Remember the Iranian Revolution of 1979. Amid mounting economic difficulties and social discontent in the ‘70s, unemployed and working-poor Iranians turned to the exiled Ayatollah Khomeini, who vowed to return Iran to its original tribal religious traditions by overthrowing the Shah of Iran and his “irreligious” democratic policies.
Before the revolution, Iran’s cities appeared as American as Chicago or New York. Women wore makeup, dresses and heels; they had professional careers and worked in downtown offices; they had the right to vote; they held positions in parliament and on local city councils. And even though many had opposed the Shah, his Family Protection Act gave women the right to petition for divorce and to gain child custody, and raised the marriage age for girls from 13 to 18.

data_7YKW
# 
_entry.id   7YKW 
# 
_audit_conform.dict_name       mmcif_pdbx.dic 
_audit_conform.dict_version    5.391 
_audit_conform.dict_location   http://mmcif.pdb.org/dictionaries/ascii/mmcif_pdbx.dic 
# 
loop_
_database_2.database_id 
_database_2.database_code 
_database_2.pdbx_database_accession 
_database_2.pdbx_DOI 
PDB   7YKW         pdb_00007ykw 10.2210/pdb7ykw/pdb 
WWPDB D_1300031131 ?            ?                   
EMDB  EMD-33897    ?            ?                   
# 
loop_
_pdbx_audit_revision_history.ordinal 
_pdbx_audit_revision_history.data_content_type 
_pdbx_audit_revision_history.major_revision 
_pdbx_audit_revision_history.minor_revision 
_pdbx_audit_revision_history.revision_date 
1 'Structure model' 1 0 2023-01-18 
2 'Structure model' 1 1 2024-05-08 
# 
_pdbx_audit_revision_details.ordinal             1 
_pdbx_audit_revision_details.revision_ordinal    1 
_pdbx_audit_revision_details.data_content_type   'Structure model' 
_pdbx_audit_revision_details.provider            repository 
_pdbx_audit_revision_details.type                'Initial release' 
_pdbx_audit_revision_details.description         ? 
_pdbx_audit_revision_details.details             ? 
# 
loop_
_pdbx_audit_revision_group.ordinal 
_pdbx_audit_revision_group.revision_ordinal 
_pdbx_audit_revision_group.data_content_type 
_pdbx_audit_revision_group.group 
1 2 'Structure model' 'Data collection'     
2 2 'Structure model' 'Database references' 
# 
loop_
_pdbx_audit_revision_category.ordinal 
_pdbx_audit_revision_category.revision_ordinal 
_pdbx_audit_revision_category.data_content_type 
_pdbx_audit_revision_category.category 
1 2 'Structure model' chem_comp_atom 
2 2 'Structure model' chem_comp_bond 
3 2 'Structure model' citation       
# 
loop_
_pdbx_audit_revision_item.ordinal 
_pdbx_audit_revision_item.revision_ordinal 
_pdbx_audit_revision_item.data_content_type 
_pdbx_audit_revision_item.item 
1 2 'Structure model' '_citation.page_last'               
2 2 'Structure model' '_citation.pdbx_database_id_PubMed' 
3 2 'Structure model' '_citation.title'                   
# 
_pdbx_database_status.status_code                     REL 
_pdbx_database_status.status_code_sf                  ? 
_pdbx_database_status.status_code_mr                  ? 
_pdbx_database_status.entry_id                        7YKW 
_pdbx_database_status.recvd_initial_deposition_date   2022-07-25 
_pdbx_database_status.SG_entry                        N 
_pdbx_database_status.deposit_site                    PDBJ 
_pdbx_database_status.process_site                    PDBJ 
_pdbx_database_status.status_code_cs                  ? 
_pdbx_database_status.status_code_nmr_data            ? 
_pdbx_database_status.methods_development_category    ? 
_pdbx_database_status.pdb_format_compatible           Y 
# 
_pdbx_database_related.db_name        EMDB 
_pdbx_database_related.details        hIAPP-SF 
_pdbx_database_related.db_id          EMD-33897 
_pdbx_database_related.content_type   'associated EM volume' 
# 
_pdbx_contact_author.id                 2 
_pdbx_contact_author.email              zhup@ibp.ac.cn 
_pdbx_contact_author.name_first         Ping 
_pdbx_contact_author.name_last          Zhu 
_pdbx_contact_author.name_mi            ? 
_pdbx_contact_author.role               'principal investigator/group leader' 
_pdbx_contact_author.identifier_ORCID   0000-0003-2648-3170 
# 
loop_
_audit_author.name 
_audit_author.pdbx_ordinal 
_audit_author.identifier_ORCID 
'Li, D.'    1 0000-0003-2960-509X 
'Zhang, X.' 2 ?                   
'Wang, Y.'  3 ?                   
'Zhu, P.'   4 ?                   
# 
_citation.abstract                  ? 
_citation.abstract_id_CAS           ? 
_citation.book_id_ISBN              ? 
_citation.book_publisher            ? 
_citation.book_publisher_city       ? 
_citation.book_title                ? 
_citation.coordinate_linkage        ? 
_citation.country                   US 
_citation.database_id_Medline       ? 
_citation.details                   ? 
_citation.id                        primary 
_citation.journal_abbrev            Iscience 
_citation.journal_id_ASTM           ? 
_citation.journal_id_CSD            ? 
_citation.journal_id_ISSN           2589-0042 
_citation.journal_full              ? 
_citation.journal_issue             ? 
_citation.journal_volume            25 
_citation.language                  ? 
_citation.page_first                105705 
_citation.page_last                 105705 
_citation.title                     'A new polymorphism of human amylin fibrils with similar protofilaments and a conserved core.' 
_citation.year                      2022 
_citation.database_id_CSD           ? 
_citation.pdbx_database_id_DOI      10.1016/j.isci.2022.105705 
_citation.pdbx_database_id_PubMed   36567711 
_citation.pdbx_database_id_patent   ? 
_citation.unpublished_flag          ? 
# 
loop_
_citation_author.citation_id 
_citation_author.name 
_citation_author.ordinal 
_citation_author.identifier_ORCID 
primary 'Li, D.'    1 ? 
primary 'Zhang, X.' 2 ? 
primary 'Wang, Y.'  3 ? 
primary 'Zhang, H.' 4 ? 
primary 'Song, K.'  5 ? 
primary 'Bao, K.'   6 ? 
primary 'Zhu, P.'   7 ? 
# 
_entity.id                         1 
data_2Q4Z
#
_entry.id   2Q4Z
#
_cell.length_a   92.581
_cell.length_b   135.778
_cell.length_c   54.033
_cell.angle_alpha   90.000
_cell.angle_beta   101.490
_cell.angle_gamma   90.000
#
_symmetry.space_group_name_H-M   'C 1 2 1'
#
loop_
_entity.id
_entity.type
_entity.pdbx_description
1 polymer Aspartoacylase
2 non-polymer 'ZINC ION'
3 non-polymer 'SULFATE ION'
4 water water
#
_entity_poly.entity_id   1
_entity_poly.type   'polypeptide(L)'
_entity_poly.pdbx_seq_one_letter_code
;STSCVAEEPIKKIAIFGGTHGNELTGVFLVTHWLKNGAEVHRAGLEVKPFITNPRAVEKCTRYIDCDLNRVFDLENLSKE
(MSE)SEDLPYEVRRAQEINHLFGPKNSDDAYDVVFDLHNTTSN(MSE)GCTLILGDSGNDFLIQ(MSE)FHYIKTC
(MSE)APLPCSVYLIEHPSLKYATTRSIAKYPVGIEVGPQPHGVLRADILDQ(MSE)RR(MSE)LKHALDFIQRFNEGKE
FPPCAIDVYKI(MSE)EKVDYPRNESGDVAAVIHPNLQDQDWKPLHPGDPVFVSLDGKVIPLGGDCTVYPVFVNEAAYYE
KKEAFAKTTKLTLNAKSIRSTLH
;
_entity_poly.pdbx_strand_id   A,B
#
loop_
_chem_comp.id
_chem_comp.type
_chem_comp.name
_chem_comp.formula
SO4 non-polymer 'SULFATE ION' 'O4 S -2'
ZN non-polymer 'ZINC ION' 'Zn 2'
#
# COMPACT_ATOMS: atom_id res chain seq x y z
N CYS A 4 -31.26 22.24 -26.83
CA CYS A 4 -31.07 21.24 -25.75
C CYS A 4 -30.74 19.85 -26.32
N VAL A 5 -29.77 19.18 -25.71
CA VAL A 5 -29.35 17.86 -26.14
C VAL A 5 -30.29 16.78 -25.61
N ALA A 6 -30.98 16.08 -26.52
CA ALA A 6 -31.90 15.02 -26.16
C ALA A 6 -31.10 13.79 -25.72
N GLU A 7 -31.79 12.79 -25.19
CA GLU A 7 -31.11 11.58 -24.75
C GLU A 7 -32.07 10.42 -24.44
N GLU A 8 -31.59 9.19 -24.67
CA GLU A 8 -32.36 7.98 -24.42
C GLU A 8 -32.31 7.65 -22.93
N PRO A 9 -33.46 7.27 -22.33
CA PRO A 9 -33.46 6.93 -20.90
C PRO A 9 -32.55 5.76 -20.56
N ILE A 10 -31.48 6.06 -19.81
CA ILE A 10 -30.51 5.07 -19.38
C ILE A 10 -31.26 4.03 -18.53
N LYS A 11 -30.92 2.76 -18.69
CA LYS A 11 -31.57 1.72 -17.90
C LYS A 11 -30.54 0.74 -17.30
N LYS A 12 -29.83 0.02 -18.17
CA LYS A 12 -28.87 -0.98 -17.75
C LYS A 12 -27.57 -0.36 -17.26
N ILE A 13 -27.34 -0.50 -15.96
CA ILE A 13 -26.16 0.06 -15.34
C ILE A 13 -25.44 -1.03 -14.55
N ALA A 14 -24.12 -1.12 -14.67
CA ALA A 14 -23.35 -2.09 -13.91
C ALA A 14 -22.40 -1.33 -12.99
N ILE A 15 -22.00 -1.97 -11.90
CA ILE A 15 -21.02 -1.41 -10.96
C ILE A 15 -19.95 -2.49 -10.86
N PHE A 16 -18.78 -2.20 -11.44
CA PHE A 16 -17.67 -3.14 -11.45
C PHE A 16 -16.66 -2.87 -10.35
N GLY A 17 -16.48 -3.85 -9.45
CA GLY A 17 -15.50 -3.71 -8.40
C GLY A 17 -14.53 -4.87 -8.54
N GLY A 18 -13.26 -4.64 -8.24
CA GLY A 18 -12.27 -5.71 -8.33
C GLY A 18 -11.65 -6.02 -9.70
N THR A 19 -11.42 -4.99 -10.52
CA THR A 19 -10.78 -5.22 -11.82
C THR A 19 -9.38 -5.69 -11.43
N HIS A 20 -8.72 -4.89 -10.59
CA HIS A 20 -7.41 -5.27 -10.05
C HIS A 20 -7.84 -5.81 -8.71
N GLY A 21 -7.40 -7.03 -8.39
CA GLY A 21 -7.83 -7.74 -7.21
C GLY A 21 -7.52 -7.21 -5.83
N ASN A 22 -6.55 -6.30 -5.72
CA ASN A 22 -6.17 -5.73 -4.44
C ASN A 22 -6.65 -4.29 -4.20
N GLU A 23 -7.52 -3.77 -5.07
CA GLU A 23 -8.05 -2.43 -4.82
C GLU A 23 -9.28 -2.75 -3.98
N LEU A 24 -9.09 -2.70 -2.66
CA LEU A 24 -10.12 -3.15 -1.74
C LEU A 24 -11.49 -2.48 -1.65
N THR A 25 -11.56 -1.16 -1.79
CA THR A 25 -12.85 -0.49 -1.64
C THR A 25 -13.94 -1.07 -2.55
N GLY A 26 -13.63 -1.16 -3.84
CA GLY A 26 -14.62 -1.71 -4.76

After the revolution, women lost decades of gains: The Ayatollah Khomeini quashed women’s rights and enforced Islamic modesty codes. Under penalty of law, women had to cover themselves with hijabs—showing even a bit of hair was punishable with 70 lashes. The Family Protection Act was dismantled: Men were, once again, free to divorce by simple declaration and to gain exclusive child custody; women could no longer sue for divorce and lost custody rights of their own children; restrictions on polygamy were removed; and the marriage age for girls was reduced to nine years old. Women were pushed out of professional careers, toward traditional jobs like teaching and nursing; but because government-run childcare centers were now closed, many women with children were forced to stay home and could no longer work. And women holding decision-making government positions were either dismissed or forced into early retirement, leaving only men in positions of power.